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Financial Sanity for the Young Nonprofit Professional

Ever felt like one of the people pictured above? Well, you’re in good company. In 2010, Thrivent Financial and Kiplinger asked folks how they felt about their financial situation. More than 30% said they were “struggling” and another 24% said they were “worried.”  Check out more survey findings and take the survey to see how you compare. The point is, many of us don’t feel very good about our money.

Financial insanity abounds at the macro level – in institutions and governments – and at the micro level – in families and with individuals. Some nonprofit professionals could benefit from a shift in perspective on the relationship between their money and their work.

We don’t do what we do because we get paid a lot.

We do it because it matters.

We do it because it makes the world around us better.

That's a noble pursuit, something to be proud of. However, as we do this work, we don’t have to live with stress, worry, fear, and anxiety. We don’t deserve it, and there are things we can do about it.

Take this one-minute, financial fitness quiz to figure out which animal archetype best fits your financial attitudes and behaviors.

Then choose one or two of the habits below that resonate with you and start laying a solid financial foundation. Oh, and do step 8, from now on.

  1. Check in on your values. We’ve all done the values assessments and personality profiles. Now start asking, “Is who I want to be reflected in how I spend, save, or share my dollars?”
  2. Track and balance spending. This is the most often skipped piece of financial sanity for our generation. Find a tool/system to use to retroactively check in and proactively choose where money will go each month. The key is to find something that integrates into what you already do. It might be opening Mint.com (a website that allows you to view all your financial accounts in one place) as another tab when you check Facebook and email each morning. Or maybe you are an Excel spreadsheet nerd. If you want a place to start, check out these tools and calculators.
  3. Plug spending leaks. These are the things we buy without really thinking about it and that often have cheaper alternatives. Identify yours and find a wiser way to do it. Do the math, it might be interesting. One example to consider: making coffee at home versus unlocking the Level 10 Fresh Brew badge on Foursquare because you’ve been to every coffee shop in the Cities.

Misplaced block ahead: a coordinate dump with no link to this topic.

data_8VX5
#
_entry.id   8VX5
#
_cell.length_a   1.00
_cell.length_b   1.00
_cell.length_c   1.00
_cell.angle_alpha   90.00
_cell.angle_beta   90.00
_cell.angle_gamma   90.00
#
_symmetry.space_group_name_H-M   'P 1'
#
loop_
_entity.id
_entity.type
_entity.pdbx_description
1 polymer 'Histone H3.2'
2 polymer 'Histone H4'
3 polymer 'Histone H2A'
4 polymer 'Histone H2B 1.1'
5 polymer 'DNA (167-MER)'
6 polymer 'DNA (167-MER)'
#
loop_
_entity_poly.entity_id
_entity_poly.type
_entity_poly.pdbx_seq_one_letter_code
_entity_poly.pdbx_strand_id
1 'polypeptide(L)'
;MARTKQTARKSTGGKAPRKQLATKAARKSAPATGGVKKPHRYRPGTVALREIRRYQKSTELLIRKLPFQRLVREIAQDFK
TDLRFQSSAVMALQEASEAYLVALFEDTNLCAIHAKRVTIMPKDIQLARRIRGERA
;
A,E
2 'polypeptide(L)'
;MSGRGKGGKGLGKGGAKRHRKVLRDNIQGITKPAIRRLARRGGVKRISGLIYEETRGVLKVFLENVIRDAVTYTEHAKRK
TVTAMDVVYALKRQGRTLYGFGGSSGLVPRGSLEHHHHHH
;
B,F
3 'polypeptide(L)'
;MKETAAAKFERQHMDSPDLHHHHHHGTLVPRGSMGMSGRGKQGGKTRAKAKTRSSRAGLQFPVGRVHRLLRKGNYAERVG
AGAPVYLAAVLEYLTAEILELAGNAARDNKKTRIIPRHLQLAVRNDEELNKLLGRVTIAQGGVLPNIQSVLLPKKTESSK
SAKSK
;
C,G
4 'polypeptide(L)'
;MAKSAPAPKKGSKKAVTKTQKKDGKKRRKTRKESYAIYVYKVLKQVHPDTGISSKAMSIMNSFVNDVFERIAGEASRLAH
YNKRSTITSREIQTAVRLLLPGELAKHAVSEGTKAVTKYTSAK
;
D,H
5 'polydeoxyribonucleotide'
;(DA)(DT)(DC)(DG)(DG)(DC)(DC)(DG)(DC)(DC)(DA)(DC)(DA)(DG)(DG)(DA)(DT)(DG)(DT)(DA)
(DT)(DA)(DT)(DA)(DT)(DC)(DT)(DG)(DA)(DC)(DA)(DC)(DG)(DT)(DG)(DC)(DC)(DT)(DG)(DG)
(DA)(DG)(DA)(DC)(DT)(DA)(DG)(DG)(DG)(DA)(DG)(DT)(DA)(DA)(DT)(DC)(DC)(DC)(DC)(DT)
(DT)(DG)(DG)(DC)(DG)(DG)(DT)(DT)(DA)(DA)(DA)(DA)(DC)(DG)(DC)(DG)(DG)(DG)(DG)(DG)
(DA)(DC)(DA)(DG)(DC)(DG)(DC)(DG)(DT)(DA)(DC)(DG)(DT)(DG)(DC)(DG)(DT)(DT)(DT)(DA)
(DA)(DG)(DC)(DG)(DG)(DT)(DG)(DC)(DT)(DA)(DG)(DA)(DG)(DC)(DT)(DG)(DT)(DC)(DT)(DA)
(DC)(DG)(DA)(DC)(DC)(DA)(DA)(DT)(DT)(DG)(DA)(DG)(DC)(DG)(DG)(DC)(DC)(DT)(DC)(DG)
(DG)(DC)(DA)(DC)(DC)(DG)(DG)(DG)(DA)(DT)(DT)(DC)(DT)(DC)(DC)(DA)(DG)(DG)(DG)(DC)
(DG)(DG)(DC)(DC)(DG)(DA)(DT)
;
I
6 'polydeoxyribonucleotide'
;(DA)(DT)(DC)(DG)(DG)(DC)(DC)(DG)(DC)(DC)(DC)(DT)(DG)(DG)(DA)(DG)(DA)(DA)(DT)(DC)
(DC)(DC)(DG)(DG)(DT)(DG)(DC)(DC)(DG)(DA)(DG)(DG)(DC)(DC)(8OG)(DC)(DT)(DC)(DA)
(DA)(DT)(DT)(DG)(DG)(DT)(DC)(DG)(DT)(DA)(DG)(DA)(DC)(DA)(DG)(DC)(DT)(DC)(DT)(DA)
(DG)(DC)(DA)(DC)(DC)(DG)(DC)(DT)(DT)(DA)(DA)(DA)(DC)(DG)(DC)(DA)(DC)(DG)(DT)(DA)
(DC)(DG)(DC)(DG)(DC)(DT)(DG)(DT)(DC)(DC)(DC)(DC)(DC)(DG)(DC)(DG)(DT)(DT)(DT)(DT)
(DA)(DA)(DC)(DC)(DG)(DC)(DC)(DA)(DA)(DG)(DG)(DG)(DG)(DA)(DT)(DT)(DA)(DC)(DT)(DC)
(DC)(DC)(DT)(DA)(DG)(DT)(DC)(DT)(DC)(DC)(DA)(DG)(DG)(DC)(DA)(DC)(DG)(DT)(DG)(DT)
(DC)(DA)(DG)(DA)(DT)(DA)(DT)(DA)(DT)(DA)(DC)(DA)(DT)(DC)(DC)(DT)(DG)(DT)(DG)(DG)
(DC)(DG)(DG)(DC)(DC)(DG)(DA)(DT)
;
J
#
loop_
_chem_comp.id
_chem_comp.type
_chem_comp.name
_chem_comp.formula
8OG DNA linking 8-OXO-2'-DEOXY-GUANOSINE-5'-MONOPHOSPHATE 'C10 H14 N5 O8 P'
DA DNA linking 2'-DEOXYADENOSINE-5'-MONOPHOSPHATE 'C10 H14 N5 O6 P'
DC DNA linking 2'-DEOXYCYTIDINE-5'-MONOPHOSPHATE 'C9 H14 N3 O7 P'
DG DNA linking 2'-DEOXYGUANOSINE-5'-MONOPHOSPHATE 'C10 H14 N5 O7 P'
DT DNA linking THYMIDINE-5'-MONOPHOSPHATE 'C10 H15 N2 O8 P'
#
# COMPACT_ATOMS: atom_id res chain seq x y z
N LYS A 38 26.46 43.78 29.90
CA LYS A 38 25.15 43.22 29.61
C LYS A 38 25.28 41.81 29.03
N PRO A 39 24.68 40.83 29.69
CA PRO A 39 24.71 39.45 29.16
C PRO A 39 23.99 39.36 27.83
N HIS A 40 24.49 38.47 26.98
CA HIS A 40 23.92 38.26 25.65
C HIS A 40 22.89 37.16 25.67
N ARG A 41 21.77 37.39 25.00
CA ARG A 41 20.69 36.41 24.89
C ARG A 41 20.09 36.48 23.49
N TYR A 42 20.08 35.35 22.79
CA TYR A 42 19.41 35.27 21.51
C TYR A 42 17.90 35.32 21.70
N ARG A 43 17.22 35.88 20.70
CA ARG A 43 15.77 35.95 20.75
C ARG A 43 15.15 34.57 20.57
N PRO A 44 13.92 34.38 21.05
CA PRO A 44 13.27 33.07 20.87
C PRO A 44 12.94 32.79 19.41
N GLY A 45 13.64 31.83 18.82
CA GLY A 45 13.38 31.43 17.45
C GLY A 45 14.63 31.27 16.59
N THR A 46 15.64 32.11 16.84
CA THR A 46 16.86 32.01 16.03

4. Save $1,000, then work toward 3 months + emergency savings. This saving is to cover the “what-ifs.” Get to $1,000 as the first milestone, then finish Step 5, then come back to this and extend those savings to cover your expenses for three months and emergencies. This is separate from the money saved for retirement, education, or things like vacations.
  5. Get rid of credit card debt. More than a few of us have dug ourselves into a deep hole trying to “build credit” using our credit cards and vowing to pay them off. Get rid of the debt and then don’t put anything on the card that you can’t pay off immediately.
  6. Have basic life and disability income insurance. Yes, young adults should have them. Make sure to take advantage if your work offers them and make sure that you have enough to cover the things that matter. Let me know if you need some help checking in on this.
  7. Save early, often, and easily for the long term. Getting money taken out of your paycheck or setting up automatic transfers into different types of saving accounts seems to be the best way to make this happen.
  8. Don’t do it alone. Ever again. This is the most important step. Find sources of information that you trust. To start, check out thislist of the top 100 personal finance blogs . Listen to MPR’s money programs. Talk to a coach. Email me if you have questions.

What questions do you have about how to recapture sanity in your financial situation?

Image with permission. Copyright of Thrivent Financial.


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